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The role of peptides in the origin of life


Thioesters: Compounds between acids and thios
Christian de Duve Scientist
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Now, another group of compounds that I personally have attached considerable importance to, as a biochemist, influenced by my hero, Fritz Lipmann, by others, Ef Racker, Fitzi Lynen, and people who worked on these compounds and identified the first catalyst involved, the thioesters, compounds between acids and thiols – thiols being sulphur compounds analogous to alcohols. And the thioesters bond is one again of the key bonds in life today – that is, it is involved in some of the most central mechanisms of energy transfer again in the so-called substrate level of phosphor relations and the thioester bond is involved in a very large number of bio synthetic mechanisms and some of the coenzymes involved in those have relatively simple structures. Coenzyme A... coenzyme A is made up of two compounds, AMP or phosphor AMP, and... phosphopantetheine and phosphopantetheine is made of three very simple compounds that can all arise spontaneously and condense spontaneously to pantethine under conditions that... sorry about that... conditions that have been reproduced by Stanley Miller and his co-workers, and the other coenzyme involved in thioester based reactions is echoic acid – octanoic acid. Now, octanoic acid is an even simpler molecule. It's just an eight carbon acid with two thiols on two not adjacent, but almost adjacent, carbon atoms. So it's a very simple molecule. Could very well... nobody's made it in the lab, but it could very well arise spontaneously in a volcanic environment again, because thioesters and thiols are derivatives of hydrogen sulphide, and anybody who has visited a volcanic area – whether it's Mount Fuji in Japan or the Yellowstone Park or volcanoes in New Zealand, whatever – will remember the smell. Volcanic vapours smell like rotten eggs and the smell of rotten eggs is due to hydrogen sulphide. So hydrogen sulphide, sulphur compounds, again are most probably most abundant in a volcanic environment. So I see... I tend to see as a biochemist that pyrophosphates and thiols and thioesters, products of... possible products of a volcanic environment may have played a very... a key role in the origin of life similar to the role that they are playing today. And this is a little different from what chemists... or the more organically-minded would tend to believe. They say, 'Well, this is impossible because the reactions in which these compounds participate could not arise without... without enzymes. And enzymes came with proteins, therefore after RNA, so they couldn't have been enzymes there.' And that's my only little original suggestion here, in addition to insisting on the thioesters; my suggestion is that, yes, those reactions could not have taken place without... without a catalyst. Everybody realises that, and all the experts working in this field are looking for catalysts, but they're looking for mineral catalysts. A lot of work has been done with clay, molecules of clay, and metals. Metals are quite important. And so my suggestion has been that, yes, mineral catalysts, metals, have been very important, but perhaps more important were peptides.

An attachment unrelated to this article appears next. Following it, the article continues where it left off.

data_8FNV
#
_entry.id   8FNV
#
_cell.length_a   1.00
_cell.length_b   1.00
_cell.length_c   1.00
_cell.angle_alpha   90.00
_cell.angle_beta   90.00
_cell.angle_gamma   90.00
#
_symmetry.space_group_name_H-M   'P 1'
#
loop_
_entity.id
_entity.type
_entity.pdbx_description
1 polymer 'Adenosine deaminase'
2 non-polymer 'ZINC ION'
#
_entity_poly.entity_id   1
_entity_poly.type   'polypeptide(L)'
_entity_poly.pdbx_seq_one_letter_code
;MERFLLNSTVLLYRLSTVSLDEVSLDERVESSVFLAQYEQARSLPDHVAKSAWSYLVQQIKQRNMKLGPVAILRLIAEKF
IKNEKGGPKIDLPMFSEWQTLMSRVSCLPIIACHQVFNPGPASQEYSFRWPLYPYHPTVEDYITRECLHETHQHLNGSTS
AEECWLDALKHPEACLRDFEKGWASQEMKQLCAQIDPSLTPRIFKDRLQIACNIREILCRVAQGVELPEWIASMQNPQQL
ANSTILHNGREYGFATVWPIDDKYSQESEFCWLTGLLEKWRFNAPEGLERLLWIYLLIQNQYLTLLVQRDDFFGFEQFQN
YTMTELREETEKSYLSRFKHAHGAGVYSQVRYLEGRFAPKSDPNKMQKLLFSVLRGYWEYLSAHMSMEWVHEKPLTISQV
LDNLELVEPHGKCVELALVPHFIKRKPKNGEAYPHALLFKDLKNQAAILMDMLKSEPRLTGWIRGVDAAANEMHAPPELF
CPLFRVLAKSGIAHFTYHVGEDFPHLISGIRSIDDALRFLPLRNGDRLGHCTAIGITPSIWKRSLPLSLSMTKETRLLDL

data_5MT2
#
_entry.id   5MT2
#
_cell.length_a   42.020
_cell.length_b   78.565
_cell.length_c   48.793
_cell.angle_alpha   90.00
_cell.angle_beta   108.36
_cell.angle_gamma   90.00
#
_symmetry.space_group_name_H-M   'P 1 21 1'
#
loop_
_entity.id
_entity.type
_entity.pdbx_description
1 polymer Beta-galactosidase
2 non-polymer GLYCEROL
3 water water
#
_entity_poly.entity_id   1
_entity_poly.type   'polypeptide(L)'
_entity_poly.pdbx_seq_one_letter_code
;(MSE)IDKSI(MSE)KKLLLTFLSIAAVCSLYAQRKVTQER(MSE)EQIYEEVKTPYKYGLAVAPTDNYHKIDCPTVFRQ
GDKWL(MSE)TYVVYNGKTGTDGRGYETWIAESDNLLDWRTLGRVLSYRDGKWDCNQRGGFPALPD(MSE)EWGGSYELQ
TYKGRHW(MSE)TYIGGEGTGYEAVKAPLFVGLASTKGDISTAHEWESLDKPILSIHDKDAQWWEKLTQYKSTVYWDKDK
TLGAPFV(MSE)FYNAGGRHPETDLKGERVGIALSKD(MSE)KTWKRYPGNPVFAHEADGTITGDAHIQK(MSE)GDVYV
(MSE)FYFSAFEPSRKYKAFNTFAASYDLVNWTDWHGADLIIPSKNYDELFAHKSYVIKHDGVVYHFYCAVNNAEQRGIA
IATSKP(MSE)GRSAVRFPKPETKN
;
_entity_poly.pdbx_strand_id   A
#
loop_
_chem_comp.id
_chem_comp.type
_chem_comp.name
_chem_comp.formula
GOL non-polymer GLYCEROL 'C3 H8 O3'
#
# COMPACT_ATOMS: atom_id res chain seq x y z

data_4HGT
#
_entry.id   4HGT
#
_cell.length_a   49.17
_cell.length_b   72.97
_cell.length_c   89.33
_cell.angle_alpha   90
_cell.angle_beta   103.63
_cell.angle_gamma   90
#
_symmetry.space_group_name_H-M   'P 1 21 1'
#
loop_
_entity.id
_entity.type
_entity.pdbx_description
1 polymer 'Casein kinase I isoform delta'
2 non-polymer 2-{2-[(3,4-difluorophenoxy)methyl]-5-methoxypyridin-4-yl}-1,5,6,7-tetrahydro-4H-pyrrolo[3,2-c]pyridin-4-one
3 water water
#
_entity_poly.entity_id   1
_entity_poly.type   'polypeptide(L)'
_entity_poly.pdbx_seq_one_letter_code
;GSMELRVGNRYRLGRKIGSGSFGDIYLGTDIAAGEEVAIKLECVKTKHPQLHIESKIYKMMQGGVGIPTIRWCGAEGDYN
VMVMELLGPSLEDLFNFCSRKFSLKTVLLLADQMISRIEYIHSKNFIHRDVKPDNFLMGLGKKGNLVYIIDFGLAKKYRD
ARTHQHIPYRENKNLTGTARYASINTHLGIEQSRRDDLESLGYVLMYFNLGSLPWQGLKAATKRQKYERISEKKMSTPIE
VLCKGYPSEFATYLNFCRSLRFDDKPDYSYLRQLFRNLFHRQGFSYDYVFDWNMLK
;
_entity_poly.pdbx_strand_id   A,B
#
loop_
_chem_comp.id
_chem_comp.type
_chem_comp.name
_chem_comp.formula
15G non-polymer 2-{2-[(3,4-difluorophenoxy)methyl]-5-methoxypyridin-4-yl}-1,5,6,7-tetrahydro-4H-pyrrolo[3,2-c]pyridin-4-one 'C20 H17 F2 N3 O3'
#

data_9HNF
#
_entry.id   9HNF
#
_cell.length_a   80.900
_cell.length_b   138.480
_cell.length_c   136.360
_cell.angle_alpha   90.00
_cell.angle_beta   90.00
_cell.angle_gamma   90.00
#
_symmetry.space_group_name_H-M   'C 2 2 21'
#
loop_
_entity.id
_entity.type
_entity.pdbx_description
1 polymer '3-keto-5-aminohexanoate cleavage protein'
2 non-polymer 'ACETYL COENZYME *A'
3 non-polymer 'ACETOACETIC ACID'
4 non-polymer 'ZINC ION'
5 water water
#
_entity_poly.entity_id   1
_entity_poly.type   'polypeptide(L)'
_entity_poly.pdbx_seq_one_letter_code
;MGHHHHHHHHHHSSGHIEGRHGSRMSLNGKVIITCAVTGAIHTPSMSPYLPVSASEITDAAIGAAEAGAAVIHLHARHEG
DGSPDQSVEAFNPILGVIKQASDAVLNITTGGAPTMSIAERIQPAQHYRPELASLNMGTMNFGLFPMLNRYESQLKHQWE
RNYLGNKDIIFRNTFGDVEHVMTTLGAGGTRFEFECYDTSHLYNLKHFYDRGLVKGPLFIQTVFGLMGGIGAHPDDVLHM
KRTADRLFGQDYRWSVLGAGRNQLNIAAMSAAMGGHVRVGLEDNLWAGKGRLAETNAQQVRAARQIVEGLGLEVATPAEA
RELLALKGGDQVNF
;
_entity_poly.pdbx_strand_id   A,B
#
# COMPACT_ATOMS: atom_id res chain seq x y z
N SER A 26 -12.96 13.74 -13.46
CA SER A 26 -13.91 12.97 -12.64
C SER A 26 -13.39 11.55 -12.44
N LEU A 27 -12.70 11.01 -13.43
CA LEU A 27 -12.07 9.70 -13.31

Belgian biochemist Christian de Duve (1917-2013) was best known for his work on understanding and categorising subcellular organelles. He won the Nobel Prize in Physiology or Medicine in 1974 for his joint discovery of lysosomes, the subcellular organelles that digest macromolecules and deal with ingested bacteria.

Listeners: Peter Newmark

Peter Newmark has recently retired as Editorial Director of BioMed Central Ltd, the Open Access journal publisher. He obtained a D. Phil. from Oxford University and was originally a research biochemist at St Bartholomew's Hospital Medical School in London, but left research to become Biology Editor and then Deputy Editor of the journal Nature. He then became Managing Director of Current Biology Ltd, where he started a series of Current Opinion journals, and was founding Editor of the journal Current Biology. Subsequently he was Editorial Director for Elsevier Science London, before joining BioMed Central Ltd.

Tags: Fritz Lipmann, Efraim Racker, Fitzi Lynen, Stanley Miller

Duration: 4 minutes, 59 seconds

Date story recorded: September 2005

Date story went live: 24 January 2008